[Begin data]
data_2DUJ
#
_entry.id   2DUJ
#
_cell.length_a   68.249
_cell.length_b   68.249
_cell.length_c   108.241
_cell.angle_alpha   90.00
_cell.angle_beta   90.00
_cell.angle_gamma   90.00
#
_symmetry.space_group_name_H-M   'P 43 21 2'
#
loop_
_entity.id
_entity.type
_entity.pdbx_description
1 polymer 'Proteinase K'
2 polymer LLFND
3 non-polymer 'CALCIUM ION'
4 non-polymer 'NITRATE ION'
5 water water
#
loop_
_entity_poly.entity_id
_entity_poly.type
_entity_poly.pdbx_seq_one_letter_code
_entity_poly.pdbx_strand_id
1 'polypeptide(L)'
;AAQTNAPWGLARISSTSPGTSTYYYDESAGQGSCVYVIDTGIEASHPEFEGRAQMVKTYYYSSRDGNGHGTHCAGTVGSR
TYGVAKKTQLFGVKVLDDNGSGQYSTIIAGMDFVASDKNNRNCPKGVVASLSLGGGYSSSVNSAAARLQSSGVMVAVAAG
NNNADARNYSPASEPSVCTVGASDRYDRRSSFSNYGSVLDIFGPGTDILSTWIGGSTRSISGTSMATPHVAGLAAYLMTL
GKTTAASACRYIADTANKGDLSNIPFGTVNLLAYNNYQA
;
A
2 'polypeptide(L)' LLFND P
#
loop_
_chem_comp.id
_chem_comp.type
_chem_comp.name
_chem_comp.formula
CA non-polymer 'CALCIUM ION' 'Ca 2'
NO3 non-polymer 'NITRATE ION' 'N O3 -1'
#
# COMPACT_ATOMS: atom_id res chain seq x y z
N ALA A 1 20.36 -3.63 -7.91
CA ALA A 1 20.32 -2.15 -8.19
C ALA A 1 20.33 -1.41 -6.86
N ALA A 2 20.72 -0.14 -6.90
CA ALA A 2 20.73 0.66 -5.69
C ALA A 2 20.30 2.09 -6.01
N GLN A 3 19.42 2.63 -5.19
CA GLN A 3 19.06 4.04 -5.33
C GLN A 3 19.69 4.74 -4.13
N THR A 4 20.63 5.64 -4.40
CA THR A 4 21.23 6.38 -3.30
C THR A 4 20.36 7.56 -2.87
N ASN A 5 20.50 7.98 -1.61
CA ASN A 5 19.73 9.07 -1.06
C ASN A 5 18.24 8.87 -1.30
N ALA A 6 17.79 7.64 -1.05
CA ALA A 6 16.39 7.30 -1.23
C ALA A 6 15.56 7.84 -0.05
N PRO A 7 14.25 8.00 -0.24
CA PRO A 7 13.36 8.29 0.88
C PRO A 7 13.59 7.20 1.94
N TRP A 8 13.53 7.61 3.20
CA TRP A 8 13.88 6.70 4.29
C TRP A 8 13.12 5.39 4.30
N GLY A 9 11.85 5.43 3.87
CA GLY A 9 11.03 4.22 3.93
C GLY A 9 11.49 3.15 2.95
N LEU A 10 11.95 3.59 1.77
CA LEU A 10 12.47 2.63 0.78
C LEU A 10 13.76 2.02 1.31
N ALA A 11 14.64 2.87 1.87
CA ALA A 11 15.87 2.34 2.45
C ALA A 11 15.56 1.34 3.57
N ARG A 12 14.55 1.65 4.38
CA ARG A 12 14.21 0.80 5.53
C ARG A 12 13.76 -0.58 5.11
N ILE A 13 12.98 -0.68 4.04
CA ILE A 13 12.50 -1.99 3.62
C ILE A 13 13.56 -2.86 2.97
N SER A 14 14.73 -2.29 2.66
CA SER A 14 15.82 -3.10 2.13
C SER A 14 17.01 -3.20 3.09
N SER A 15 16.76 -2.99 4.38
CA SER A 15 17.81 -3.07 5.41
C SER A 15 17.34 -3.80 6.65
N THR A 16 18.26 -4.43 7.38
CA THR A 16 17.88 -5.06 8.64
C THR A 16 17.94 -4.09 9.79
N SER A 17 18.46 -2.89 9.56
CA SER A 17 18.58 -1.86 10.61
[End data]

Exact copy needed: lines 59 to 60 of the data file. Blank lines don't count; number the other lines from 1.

N ASN A 5 20.50 7.98 -1.61
CA ASN A 5 19.73 9.07 -1.06